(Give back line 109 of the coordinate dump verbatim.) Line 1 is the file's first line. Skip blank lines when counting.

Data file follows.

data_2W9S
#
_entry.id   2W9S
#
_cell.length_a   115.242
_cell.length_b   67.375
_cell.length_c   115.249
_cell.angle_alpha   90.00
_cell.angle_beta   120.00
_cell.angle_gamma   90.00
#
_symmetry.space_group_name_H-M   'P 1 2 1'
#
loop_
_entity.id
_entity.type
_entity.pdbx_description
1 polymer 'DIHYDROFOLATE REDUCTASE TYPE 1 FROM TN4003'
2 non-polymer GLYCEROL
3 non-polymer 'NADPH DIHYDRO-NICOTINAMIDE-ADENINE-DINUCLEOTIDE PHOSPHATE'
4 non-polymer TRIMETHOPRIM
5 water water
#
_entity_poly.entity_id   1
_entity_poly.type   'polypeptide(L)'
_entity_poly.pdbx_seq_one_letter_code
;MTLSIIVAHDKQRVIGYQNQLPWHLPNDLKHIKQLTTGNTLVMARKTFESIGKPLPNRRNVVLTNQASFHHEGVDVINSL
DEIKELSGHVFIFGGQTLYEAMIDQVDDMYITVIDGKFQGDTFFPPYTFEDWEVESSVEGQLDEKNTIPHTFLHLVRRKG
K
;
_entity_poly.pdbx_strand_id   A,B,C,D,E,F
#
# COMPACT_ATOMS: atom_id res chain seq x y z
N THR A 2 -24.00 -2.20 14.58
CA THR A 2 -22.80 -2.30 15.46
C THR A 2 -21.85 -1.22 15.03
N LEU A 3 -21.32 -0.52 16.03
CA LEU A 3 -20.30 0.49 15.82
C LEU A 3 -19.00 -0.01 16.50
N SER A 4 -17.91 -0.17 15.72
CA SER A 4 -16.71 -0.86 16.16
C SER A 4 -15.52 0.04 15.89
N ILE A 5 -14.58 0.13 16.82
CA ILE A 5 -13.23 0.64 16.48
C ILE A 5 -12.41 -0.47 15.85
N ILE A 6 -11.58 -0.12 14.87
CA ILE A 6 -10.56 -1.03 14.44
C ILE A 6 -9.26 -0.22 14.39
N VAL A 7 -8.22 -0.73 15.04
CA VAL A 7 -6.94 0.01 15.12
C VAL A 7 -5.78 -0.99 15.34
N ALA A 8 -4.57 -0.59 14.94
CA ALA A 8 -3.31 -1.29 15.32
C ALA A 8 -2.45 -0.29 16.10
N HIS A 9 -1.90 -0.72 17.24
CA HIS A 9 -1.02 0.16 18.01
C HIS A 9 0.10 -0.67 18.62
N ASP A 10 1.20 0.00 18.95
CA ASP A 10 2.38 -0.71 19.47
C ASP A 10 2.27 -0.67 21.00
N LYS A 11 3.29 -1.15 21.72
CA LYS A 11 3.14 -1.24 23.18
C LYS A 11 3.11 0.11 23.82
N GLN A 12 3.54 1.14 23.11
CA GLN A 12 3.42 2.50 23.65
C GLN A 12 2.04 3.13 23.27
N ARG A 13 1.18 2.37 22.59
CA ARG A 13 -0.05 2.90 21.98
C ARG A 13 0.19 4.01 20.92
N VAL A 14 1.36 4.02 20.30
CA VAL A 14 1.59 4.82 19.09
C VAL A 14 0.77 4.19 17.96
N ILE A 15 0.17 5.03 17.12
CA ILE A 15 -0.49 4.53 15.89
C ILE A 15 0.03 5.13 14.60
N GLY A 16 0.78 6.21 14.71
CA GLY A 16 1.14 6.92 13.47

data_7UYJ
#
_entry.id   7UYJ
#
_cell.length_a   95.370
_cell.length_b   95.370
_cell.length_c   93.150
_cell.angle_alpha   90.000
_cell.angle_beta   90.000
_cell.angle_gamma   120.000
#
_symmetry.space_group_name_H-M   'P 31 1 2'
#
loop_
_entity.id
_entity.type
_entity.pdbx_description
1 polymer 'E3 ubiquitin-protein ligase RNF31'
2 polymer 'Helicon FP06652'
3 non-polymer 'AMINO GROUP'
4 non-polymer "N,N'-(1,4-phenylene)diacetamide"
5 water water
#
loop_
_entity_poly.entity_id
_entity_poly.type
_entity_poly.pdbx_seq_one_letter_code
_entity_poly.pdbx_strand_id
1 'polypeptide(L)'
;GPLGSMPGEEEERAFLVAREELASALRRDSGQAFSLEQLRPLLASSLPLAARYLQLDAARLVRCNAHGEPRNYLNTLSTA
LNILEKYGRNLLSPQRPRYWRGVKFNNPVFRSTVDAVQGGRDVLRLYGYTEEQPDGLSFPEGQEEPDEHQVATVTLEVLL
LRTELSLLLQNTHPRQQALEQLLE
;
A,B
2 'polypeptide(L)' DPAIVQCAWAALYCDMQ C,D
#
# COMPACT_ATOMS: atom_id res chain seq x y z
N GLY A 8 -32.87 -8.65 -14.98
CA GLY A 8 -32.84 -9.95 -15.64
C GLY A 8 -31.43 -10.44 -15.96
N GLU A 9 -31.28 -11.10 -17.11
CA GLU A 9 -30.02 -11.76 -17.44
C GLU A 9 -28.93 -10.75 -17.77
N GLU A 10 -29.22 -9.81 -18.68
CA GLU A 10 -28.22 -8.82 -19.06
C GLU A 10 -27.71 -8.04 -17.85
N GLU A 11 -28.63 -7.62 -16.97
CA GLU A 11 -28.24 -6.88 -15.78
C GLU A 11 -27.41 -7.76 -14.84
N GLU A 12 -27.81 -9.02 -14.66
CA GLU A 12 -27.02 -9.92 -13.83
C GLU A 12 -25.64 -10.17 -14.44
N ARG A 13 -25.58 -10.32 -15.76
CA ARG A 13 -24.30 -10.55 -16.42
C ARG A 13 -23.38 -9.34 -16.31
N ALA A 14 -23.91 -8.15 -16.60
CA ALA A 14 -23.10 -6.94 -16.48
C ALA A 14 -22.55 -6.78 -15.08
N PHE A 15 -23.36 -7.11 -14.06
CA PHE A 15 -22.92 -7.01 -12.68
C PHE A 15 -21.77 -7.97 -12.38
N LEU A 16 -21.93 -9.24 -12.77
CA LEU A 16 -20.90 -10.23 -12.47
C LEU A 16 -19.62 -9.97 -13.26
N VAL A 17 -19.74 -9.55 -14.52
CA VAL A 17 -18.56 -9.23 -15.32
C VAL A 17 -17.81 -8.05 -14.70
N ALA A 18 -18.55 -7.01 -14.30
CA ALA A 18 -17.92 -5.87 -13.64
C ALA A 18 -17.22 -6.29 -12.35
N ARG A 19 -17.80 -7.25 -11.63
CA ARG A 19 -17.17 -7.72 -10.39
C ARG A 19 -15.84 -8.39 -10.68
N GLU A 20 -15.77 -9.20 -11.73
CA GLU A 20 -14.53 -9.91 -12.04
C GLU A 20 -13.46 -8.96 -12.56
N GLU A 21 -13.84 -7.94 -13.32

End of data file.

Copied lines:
LRTELSLLLQNTHPRQQALEQLLE